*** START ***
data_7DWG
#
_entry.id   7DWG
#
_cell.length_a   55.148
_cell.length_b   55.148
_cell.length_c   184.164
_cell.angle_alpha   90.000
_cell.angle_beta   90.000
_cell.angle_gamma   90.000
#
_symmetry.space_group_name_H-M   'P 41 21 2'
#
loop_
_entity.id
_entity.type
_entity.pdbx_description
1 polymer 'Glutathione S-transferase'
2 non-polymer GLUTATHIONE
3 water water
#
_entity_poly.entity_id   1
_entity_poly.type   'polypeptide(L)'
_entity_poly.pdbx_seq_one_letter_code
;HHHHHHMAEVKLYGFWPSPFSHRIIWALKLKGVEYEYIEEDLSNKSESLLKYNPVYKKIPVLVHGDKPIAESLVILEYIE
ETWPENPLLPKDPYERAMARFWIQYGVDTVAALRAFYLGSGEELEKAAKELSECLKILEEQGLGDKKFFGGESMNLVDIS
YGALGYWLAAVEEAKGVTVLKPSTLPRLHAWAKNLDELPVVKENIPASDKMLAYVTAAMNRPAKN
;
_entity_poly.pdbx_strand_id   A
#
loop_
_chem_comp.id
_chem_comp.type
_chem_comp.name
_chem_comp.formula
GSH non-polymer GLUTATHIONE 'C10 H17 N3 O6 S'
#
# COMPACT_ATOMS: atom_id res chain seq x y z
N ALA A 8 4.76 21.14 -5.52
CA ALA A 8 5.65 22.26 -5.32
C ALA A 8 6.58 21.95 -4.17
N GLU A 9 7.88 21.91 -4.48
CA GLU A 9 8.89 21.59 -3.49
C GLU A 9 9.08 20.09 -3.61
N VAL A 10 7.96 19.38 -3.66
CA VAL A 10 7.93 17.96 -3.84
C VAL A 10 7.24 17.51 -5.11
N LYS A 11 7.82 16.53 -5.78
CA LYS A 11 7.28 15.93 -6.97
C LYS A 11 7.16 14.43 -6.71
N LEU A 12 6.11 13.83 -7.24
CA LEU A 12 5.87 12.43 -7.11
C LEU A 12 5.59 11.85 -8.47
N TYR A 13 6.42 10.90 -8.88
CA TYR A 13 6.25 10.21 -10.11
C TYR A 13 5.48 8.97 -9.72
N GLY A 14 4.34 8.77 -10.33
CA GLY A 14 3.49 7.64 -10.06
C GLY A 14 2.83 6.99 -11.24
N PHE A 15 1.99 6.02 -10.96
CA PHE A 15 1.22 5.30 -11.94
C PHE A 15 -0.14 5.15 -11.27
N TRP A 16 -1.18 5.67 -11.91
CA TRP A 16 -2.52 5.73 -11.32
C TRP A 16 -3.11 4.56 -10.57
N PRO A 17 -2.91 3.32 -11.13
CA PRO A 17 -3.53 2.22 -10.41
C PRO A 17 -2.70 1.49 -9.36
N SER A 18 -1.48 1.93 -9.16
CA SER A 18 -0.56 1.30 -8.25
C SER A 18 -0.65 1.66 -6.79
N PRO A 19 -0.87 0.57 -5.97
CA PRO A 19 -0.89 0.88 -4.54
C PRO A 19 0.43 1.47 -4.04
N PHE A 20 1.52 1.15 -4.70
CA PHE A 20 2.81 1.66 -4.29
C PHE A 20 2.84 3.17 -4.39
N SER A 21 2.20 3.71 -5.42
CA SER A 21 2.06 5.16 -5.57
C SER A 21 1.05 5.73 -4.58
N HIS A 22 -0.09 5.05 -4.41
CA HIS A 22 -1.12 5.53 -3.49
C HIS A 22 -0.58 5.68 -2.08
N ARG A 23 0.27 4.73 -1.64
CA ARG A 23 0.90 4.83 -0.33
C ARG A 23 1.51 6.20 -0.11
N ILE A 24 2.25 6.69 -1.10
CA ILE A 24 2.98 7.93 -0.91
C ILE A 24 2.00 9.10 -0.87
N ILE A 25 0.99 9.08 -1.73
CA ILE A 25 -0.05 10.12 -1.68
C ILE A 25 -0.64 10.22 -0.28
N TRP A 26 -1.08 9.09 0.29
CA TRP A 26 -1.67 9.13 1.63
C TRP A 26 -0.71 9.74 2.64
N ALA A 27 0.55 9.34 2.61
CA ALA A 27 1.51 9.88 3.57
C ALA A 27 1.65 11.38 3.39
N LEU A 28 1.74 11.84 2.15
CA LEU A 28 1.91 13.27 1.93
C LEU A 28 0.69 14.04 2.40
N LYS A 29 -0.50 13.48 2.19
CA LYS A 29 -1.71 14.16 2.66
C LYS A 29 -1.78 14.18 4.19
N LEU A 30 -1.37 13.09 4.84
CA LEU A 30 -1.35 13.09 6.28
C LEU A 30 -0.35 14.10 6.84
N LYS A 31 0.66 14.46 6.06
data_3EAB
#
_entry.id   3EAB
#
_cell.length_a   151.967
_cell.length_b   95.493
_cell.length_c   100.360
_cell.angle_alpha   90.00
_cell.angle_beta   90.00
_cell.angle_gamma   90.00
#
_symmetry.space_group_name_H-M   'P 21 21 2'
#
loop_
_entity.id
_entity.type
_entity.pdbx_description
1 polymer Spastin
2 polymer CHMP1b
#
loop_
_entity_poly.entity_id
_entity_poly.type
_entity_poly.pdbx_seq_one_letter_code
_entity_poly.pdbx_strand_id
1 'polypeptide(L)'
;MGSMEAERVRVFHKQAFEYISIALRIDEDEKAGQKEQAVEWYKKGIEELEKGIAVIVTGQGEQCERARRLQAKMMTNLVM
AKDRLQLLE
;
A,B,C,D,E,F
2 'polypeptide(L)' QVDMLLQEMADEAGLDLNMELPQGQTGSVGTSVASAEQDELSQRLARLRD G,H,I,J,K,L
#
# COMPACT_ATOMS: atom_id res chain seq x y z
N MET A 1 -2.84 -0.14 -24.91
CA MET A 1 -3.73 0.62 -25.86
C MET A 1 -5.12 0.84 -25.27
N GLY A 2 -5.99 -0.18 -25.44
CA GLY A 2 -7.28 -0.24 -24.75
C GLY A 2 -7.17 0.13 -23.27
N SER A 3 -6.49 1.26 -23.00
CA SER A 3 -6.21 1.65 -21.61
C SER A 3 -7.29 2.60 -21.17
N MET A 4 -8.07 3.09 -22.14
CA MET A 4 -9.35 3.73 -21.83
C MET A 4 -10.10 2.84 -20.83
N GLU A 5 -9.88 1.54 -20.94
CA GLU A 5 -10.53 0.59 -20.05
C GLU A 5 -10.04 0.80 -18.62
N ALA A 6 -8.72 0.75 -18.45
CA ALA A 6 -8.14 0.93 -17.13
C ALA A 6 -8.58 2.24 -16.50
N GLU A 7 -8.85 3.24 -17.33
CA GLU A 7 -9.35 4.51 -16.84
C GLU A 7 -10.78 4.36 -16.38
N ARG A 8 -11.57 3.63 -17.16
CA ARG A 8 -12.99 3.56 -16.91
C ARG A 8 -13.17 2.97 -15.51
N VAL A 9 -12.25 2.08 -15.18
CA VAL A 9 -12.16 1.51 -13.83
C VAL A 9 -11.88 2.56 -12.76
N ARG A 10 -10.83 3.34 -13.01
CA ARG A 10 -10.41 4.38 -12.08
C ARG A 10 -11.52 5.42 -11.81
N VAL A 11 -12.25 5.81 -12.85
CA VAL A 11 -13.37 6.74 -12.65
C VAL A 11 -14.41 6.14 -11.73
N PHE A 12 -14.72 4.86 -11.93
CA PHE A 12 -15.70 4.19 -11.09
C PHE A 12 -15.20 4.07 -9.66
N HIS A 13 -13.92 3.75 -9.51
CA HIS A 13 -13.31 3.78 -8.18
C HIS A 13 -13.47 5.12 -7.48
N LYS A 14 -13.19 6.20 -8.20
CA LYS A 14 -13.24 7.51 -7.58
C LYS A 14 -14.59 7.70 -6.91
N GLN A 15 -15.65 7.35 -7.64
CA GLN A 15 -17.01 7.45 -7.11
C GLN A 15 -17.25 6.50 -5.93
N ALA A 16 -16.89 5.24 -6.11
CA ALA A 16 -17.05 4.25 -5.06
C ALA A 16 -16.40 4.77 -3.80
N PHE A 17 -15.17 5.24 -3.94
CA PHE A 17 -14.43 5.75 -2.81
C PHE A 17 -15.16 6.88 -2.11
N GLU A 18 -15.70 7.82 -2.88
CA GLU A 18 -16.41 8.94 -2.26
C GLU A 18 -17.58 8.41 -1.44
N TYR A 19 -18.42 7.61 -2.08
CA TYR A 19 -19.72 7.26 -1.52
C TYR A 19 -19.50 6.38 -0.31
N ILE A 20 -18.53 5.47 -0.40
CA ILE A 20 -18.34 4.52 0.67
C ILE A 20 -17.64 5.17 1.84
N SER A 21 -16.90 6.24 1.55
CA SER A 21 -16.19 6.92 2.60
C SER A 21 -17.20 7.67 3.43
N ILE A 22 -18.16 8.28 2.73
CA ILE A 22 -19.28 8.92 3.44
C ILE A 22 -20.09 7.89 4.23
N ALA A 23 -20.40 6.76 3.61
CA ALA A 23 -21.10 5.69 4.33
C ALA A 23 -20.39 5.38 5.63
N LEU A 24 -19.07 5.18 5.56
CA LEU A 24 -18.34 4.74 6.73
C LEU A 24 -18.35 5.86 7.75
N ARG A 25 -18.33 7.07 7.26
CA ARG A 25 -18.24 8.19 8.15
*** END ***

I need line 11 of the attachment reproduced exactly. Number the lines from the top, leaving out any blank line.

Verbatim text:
#